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Wednesday, 09 February 2022
What is Climate Smart Forestry?


Interest in nature-based solutions to climate change has grown dramatically over the past few years, which has also given rise to the idea of climate-smart forestry. With so many people looking to forests to help fight climate change, a natural question arises: What is climate-smart forestry?

While research on the topic is new, there is a substantial body of published work. In “Climate-Smart Forestry: the missing link,” P.J. Verkerk, et al note that “climate-smart forestry should increase effectiveness of carbon removals and enhance forest resilience.” The European Forest Institute suggests that climate-smart forestry “is a targeted approach or strategy to increase the climate benefits from forests” that “builds on three pillars: 1) reducing and/or removing greenhouse gas emissions to mitigate climate change; 2) adapting forest management to build resilient forests; and 3) active forest management aiming to sustainably increase productivity and provide all benefits that forests can provide.”

The Climate Smart Wood Group – in which FSC is a founding steering committee member – defines climate smart forestry as management that advances conservation and restoration of forest ecosystems, removes and stores more atmospheric carbon than conventional practices, and increases resilience in the face of climate change.

Embedded in these definitions are a few critical concepts:

  • Additionality: Many forests, particularly managed forests, can sequester additional carbon if key ecological values are protected and enhanced. To call forestry climate smart, the level of carbon storage should exceed what would be stored under legal conventional practices alone (i.e., baseline practices).
  • Adaptation: Climate change is already impacting forests by changing the frequency and intensity of disturbances, particularly wildfires. In addition, habitats are shifting along with site conditions, changing the form of many forests. Climate-smart forestry protects all forest values, including biodiversity, social and cultural values. Applying the precautionary principle is a key part of making forests more resilient and adapted to climate change.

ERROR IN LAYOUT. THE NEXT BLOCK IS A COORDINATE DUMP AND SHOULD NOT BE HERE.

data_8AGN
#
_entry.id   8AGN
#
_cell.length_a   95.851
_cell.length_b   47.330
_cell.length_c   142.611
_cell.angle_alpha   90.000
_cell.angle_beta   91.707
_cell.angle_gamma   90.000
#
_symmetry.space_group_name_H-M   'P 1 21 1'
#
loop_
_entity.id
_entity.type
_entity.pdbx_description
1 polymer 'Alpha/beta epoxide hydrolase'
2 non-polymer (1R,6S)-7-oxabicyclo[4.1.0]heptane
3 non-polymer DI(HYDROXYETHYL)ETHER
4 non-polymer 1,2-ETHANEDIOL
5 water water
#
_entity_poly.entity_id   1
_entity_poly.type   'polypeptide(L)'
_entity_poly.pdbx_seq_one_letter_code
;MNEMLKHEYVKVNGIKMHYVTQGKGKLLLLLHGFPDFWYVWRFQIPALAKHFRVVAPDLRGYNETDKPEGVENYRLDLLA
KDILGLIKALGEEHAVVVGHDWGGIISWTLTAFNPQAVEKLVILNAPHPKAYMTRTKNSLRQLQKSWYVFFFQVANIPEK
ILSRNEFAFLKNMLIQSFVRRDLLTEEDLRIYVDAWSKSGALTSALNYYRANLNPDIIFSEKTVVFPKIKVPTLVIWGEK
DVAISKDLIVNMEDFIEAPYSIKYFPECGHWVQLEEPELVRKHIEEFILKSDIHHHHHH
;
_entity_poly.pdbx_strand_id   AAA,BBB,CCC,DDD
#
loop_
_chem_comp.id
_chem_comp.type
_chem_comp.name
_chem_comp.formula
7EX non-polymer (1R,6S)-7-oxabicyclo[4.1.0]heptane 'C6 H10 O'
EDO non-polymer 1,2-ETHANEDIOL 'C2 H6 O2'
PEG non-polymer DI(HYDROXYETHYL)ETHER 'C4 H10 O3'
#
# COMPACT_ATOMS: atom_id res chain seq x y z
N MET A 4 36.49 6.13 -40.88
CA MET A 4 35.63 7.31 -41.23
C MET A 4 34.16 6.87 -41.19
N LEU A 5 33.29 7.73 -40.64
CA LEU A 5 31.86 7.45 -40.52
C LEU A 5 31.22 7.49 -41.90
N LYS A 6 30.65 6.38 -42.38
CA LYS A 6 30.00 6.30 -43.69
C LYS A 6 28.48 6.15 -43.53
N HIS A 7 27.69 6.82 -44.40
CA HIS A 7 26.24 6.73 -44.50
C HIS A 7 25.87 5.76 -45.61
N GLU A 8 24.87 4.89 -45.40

In 2021, FSC submitted comments to the U.S. Department of Agriculture as it works to develop its own definition of climate-smart forestry. In addition to the points above, we also highlighted the need for climate-smart forestry to respect the rights of Indigenous Peoples by requiring Free, Prior and Informed Consent before management activities take place on lands where they have formal or customary rights. Not only is this the responsible thing to do, there is also clear and growing evidence that Indigenous guardianship leads to better outcomes for carbon storage and biodiversity conservation.

Since all forests grow and sequester carbon, is all forestry “climate smart”? This is a critical question to address as pressure on forests increases, both from a changing climate and market demand. While climate-smart forestry can be defined and achieved in different ways, FSC certification allows forest managers to achieve market-recognized climate-smart forestry, as peer-reviewed recent research by Ecotrust demonstrates.

For the Climate Smart Wood Group, the following “guardrails” identify forestry that is not climate smart:

  • Illegal harvesting and trade
  • Destruction of High Conservation Values, including rare old growth and primary forest
  • Conversion of natural forests to plantations or non-forest uses
  • Forestry that violates human rights

Today, FSC offers a good way for the market to identify products originating from climate-smart forestry. As the Climate Smart Wood Group continues to develop, this definition will evolve along with the science; nevertheless, we believe the fundamental concepts of additionality and adaptation will continue to be central to any credible definition of climate-smart forestry.